Kiran: It would be a logistical challenge but I would love it! As someone who had very messy handwriting, it was a nightmare for me to fix and I would have much preferred to just focus on actual skills in the course rather than handwriting as well. It would be very expensive though. I ended up handwriting everything from about September to improve my speed and legibility so I think computer usage in exam would mean more focus on learning content and greater ability to produce high quality content in the exam.
Rohan B: I could definitely see NSW shifting to an electronic HSC in the near future with most professional careers no longer requiring the skill of writing, and rather being more reliant on computer technology. I think this would actually have a negative impact on study patterns however as learning and understanding content from textbooks is more effective through the means of writing out notes and essays by hand.
Rohan A: It definitely could be a possibility for NSW, especially because English was designed to test our understanding of a text in reference to their respective contexts or to a particular concept or idea. Digitising the tests allows a shift of focus from time-based restrictions to a more relevant assessment of the understanding of a text to answer a question. However, it doesn’t entirely stop the memorisation pattern that has been happening for a long time, because people still need to remember the textual and visual evidence to answer the question. Digitising the tests, however, could end up spreading to other subjects as well, especially the sciences, and that can be very problematic because science is a very writing-based activity.
Sourish: I think it’s definitely possible. During HSC I replaced my books with my laptop to take notes, so it would’ve been an easy transition for me. Rather than writing my essays by hand while practicing, the implementation of an electronic exam would influence me to practice typing at a greater efficiency with reference to English.
Favourite quote from a teacher?
Jishnu: RTFQ: Read the full question
Kiran: “Try to think of this course as more than a mark, but a new way of living” – English Extension Teacher (we did a course focused on global studies and global ethics)
Rohan B: [Canteen lady increases prices by 20% for ‘inflation’], Economics teacher: 20%? 20%!, you go tell her inflation is at 2% and the nuggets are a goddamn rip-off!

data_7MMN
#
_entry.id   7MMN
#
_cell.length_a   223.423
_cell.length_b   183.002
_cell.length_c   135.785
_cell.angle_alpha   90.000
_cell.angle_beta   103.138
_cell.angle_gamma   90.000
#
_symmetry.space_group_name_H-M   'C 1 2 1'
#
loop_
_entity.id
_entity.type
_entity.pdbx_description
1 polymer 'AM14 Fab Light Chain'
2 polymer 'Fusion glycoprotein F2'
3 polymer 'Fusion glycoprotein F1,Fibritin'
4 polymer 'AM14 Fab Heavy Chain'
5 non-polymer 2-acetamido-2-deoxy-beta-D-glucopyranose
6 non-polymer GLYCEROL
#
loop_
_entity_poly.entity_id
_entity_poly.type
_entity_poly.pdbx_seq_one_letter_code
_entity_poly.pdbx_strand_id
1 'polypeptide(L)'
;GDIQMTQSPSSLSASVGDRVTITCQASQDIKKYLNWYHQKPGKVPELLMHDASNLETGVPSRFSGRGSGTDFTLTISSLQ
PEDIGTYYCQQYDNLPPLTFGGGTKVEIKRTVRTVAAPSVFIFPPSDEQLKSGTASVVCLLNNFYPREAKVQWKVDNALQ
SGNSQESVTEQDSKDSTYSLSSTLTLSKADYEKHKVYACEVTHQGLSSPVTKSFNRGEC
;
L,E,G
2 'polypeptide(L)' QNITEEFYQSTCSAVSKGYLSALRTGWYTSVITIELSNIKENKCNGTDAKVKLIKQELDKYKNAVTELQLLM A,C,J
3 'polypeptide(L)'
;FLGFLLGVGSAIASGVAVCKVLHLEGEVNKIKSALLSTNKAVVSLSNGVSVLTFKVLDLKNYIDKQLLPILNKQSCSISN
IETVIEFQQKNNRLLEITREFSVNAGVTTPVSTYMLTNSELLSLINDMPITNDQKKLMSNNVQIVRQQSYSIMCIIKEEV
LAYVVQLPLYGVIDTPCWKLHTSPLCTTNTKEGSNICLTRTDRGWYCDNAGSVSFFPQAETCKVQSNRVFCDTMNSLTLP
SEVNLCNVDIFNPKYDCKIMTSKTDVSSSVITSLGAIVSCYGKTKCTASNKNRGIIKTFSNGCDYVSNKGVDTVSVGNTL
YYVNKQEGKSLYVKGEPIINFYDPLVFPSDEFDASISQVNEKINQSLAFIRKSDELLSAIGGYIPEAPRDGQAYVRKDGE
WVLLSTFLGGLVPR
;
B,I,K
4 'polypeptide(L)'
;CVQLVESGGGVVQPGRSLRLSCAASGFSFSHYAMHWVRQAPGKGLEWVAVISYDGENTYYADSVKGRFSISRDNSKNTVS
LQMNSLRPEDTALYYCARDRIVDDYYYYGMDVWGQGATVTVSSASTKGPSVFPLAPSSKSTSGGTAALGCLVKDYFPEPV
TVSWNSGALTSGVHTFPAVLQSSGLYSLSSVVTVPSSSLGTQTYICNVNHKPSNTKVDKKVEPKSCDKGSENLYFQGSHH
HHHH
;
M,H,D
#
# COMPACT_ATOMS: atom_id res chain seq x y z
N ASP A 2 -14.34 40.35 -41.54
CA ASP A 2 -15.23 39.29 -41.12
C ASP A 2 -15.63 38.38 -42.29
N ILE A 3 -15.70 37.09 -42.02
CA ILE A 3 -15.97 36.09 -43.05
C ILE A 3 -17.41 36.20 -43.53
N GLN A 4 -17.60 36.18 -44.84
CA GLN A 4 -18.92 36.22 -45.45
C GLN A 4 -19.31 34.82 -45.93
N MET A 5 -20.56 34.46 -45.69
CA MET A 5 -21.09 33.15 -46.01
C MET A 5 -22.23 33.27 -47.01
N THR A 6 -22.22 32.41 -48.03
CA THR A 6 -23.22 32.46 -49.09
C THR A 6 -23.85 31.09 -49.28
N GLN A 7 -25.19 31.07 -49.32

Rohan A: Remain focused.
Sourish: “Practice doesn’t make perfect, practice makes better”. The quote resonates with me because it reinforces that every individual should strive to reach new heights no matter what level they are in the present.
What would your advice to future final year students be?
Jishnu: This is your last year at high school. Live it up and enjoy. Be happy with the results you have, but always strive to improve. An exam is like playing at a championship. You need to learn how to play (learn the content), then you go play, play and play some more (practise a lot, exposing yourself with a wide variety of questions, from exam papers, to textbooks, to your friends and teachers in class). Don’t over-rely on notes. Rather, use them as your training wheels and when you do have some momentum going, use them sparingly.
Keshav: Do subjects that you are interested in and don’t be influenced by family and friends and also things like scaling, because at the end of the day a high mark in a low scaling subject is better than an average mark in a high scaling subject.
Kiran: Pick subjects that you love. I did what many would consider to be “low scaling subjects” (music 1, French, Italian) but I really engaged with the courses and managed to get 99.65. Maintaining passions (for me, music) is also fundamental to succeeding in the HSC because otherwise, the year is too consuming.
Rohan B: My advice to final year students would be not to fall into the trap of completely shutting down your life in order to solely focus on the HSC. For sure, it should be the central focus,